Help Identifying two old mini bikes.

#1
I am in the process of restoring two other mini bikes and a friend had these two in his garage. I bought them and am going to restore them as well for my grandkids. The really small black one looks to be a Ruttman but I am unsure, If anyone knows what make and model it is please let me know so I can find the correct parts. The red one looks to be from the 60's but I am not sure of the make either, I am rebuilding the carb and cleaning the tank now. The front fender brackets are not factory. Any help will be appreciated
 

Attachments

#8
What is bonderized high gloss enamel? I can find definitions of "bonderized steel," but not on bonderized enamel.

Acrylic resins were used in the 1960's, and the 1970's brought two coat applications in Europe and Japan, and later in the US. However catalyst was used in the 1970's with enamels, and in the US, clear coats weren't successful in the US until the 1980's.

I derive some interest in the old names of paints and processes in these mini bike brochures you guys provide. Some have said that the use of catalyst is not "period correct" in restorations, but it was in use. I have to think "bonderized enamel" was a name attached to the use of catalyst on this particular coating, as it could mean little else.

Thanks for letting me interrupt on this tangent. :p
 
#9
What is bonderized high gloss enamel? I can find definitions of "bonderized steel," but not on bonderized enamel.
Bonderized is just a term for the phosphorous bath given to the metal prior to painting to aid in the enamel "bonding" to the metal better, that's all I could find on the good'ole interwebs. You gotta love those 70's names for things to make them seem more futuristic than they really are, like "Quadraphonic", Ooooooo, that's "Groovy".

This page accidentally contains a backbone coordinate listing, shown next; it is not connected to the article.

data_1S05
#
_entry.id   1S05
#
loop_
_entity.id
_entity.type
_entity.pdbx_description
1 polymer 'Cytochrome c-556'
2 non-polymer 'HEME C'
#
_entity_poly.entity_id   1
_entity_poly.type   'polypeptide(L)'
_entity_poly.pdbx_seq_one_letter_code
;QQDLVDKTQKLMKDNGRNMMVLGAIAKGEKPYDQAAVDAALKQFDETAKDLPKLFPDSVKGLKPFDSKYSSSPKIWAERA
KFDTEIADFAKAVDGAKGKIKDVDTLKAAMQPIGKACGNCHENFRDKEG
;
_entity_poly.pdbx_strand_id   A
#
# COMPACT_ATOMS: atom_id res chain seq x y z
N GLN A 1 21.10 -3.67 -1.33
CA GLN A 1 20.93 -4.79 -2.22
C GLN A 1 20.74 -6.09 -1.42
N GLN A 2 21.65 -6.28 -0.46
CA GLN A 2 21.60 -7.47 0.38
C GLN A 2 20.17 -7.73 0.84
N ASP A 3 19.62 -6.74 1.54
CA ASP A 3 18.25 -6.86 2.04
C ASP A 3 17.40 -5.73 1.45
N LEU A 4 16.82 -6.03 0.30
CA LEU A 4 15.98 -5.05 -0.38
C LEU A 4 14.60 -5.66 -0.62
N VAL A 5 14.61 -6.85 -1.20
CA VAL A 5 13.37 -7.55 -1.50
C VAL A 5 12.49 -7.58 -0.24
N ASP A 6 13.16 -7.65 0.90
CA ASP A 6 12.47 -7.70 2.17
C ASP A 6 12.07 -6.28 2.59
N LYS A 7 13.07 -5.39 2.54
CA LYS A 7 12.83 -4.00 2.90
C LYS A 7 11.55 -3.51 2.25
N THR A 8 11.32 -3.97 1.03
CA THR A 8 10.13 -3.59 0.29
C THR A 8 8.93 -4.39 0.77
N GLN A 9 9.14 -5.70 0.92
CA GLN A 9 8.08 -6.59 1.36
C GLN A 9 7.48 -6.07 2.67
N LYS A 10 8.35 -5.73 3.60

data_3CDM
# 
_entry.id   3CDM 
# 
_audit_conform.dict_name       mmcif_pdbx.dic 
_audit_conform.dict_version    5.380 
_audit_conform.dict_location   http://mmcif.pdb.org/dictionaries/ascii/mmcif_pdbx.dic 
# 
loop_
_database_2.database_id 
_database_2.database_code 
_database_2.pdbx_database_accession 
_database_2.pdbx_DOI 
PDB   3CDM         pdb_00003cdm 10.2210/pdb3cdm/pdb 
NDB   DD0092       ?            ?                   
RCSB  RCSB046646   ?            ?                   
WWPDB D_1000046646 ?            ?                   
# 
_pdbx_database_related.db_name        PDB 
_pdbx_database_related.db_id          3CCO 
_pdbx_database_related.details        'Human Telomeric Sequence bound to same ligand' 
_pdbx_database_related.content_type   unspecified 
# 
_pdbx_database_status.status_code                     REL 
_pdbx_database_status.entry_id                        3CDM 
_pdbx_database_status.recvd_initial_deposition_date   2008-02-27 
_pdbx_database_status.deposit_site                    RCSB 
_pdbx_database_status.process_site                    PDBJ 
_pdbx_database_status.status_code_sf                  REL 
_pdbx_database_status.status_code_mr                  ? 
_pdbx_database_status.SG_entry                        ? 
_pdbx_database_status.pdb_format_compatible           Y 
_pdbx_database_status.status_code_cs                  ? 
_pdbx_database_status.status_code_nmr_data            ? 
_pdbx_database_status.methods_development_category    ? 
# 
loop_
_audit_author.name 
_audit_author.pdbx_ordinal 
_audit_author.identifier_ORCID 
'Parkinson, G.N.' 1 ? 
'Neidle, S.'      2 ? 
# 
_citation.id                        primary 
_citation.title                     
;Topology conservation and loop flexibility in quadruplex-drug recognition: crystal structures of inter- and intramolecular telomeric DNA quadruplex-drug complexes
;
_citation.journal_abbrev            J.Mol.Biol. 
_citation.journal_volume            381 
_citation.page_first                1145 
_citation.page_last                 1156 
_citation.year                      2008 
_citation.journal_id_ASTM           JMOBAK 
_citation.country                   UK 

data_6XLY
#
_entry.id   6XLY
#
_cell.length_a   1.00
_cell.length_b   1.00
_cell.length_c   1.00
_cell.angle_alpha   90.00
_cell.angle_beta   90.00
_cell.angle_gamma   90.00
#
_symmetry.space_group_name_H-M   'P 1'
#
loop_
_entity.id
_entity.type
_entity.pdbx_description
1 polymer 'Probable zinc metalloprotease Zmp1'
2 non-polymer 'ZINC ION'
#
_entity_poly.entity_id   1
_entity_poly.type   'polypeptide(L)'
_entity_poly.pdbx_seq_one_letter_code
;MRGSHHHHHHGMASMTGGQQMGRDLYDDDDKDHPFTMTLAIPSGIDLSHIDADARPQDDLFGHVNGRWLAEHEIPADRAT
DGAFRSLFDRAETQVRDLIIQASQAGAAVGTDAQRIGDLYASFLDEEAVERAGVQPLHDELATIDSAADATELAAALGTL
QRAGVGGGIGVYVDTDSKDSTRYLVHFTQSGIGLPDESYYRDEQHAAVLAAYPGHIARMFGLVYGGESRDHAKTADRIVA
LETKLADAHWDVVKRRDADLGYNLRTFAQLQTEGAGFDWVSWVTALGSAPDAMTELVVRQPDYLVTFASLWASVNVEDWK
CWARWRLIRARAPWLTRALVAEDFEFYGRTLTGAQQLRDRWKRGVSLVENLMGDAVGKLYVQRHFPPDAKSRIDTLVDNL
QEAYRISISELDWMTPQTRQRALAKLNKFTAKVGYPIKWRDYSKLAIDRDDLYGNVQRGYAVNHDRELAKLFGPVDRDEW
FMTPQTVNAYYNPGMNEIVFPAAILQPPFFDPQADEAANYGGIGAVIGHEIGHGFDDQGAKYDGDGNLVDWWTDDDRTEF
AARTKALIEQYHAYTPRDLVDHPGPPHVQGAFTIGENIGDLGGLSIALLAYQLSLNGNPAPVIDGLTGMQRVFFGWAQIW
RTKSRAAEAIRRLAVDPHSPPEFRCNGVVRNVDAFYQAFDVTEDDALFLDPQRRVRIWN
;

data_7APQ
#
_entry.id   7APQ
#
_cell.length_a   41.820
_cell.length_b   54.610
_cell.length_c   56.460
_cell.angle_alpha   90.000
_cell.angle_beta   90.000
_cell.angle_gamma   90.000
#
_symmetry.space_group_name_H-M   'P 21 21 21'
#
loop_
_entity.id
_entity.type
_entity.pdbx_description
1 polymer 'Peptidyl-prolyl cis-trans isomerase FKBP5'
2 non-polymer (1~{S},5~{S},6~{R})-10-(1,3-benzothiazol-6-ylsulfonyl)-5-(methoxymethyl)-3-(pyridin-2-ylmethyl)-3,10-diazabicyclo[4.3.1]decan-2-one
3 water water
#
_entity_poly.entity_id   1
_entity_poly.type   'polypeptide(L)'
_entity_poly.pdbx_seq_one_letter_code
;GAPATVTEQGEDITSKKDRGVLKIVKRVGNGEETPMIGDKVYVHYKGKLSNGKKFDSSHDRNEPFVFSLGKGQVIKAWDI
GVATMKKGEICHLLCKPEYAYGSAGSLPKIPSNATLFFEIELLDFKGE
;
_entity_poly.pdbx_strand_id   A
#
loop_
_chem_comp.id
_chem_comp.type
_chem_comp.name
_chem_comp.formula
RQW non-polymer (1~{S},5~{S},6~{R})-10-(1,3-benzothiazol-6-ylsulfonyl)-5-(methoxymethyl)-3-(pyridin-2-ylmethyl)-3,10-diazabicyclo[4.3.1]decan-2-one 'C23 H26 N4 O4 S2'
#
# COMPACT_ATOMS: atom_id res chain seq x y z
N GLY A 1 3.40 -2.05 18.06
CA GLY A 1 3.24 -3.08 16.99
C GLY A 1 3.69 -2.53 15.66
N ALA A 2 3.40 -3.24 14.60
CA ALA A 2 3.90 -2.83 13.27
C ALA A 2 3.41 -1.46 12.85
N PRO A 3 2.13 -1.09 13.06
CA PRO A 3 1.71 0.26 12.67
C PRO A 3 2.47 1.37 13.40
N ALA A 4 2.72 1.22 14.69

Stranger yet is this 1972 brochure for the "Horny Toad", I guess they went back to the 4" wheels and 3 H.P. Tecumseh in '72

1972 Horny Toad.jpg
 
#10
Yeah, I found bonderized metal too. I thought it could have referred to the tubing as well, but welding galvanized tubing does not happen a lot in this type of production, and galvanized metal and enamel are a no-go. There is phosphate conversion coating, but that starts with very clean metal, not galvanized metal. So bonderized tubing would be fine until you welded it, and you'd have a hard time getting the paint to adhere where it didn't burn off.

I always got a kick out of the HPE ads, where they used the term "flam" to describe several of their colors like "flam pineapple" and in reality, those were light solid enamel pigments over a white base. A far cry from the flake that was available at the time, or the modern pearls.
 
#12
Markus, I could have sworn it said "Printed in 1971" at the bottom left of the cover page but I went back and not seeing it now. However, in the 1972 catalog, the "Wild Goose" is advertised as having 12.5-6 tires (Cheng Shin) and the bike in what I believe is a 1971 Brochure has 4.10x3.50-6 double Indian head tires thus making both period correct. Either way, it does say "Horny Toad" and it does state 4.10x3.50-6 tires and 6" mags.
 

markus

Well-Known Member
#13
Markus, I could have sworn it said "Printed in 1971" at the bottom left of the cover page but I went back and not seeing it now. However, in the 1972 catalog, the "Wild Goose" is advertised as having 12.5-6 tires (Cheng Shin) and the bike in what I believe is a 1971 Brochure has 4.10x3.50-6 double Indian head tires thus making both period correct. Either way, it does say "Horny Toad" and it does state 4.10x3.50-6 tires and 6" mags.

Its a mid 70's brochure, giveaway is the optional 5hp engine ;)
 

Top